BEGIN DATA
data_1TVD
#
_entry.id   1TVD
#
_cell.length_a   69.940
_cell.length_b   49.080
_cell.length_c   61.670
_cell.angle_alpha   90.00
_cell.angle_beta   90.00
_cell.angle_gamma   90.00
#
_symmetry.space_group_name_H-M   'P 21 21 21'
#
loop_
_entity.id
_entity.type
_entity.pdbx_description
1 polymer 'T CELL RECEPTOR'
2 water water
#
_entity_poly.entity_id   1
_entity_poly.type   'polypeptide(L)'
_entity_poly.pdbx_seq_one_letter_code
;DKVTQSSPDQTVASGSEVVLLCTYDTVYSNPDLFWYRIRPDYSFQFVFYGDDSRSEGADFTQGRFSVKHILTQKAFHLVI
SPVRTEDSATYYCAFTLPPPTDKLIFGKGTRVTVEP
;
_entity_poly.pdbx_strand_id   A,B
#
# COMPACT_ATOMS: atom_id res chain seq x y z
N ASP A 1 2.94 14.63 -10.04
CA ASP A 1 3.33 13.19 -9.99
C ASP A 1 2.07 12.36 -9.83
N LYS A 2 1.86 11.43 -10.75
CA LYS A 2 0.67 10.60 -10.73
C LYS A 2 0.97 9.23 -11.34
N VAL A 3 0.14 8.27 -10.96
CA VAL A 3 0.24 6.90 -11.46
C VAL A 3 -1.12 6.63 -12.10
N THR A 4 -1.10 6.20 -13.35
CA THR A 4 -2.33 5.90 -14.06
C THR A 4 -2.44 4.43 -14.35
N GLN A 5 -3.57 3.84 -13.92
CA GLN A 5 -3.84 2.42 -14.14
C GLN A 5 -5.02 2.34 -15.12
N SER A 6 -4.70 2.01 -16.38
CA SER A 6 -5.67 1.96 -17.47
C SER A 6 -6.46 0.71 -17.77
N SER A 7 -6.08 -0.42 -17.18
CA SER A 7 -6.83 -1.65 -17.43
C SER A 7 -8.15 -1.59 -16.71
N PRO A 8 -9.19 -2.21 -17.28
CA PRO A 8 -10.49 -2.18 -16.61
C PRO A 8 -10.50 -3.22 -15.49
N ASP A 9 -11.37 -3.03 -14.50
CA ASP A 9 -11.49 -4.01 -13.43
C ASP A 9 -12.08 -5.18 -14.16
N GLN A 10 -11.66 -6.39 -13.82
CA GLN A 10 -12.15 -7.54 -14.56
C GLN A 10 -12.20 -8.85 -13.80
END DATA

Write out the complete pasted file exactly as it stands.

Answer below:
data_1TVD
#
_entry.id   1TVD
#
_cell.length_a   69.940
_cell.length_b   49.080
_cell.length_c   61.670
_cell.angle_alpha   90.00
_cell.angle_beta   90.00
_cell.angle_gamma   90.00
#
_symmetry.space_group_name_H-M   'P 21 21 21'
#
loop_
_entity.id
_entity.type
_entity.pdbx_description
1 polymer 'T CELL RECEPTOR'
2 water water
#
_entity_poly.entity_id   1
_entity_poly.type   'polypeptide(L)'
_entity_poly.pdbx_seq_one_letter_code
;DKVTQSSPDQTVASGSEVVLLCTYDTVYSNPDLFWYRIRPDYSFQFVFYGDDSRSEGADFTQGRFSVKHILTQKAFHLVI
SPVRTEDSATYYCAFTLPPPTDKLIFGKGTRVTVEP
;
_entity_poly.pdbx_strand_id   A,B
#
# COMPACT_ATOMS: atom_id res chain seq x y z
N ASP A 1 2.94 14.63 -10.04
CA ASP A 1 3.33 13.19 -9.99
C ASP A 1 2.07 12.36 -9.83
N LYS A 2 1.86 11.43 -10.75
CA LYS A 2 0.67 10.60 -10.73
C LYS A 2 0.97 9.23 -11.34
N VAL A 3 0.14 8.27 -10.96
CA VAL A 3 0.24 6.90 -11.46
C VAL A 3 -1.12 6.63 -12.10
N THR A 4 -1.10 6.20 -13.35
CA THR A 4 -2.33 5.90 -14.06
C THR A 4 -2.44 4.43 -14.35
N GLN A 5 -3.57 3.84 -13.92
CA GLN A 5 -3.84 2.42 -14.14
C GLN A 5 -5.02 2.34 -15.12
N SER A 6 -4.70 2.01 -16.38
CA SER A 6 -5.67 1.96 -17.47
C SER A 6 -6.46 0.71 -17.77
N SER A 7 -6.08 -0.42 -17.18
CA SER A 7 -6.83 -1.65 -17.43
C SER A 7 -8.15 -1.59 -16.71
N PRO A 8 -9.19 -2.21 -17.28
CA PRO A 8 -10.49 -2.18 -16.61
C PRO A 8 -10.50 -3.22 -15.49
N ASP A 9 -11.37 -3.03 -14.50
CA ASP A 9 -11.49 -4.01 -13.43
C ASP A 9 -12.08 -5.18 -14.16
N GLN A 10 -11.66 -6.39 -13.82
CA GLN A 10 -12.15 -7.54 -14.56
C GLN A 10 -12.20 -8.85 -13.80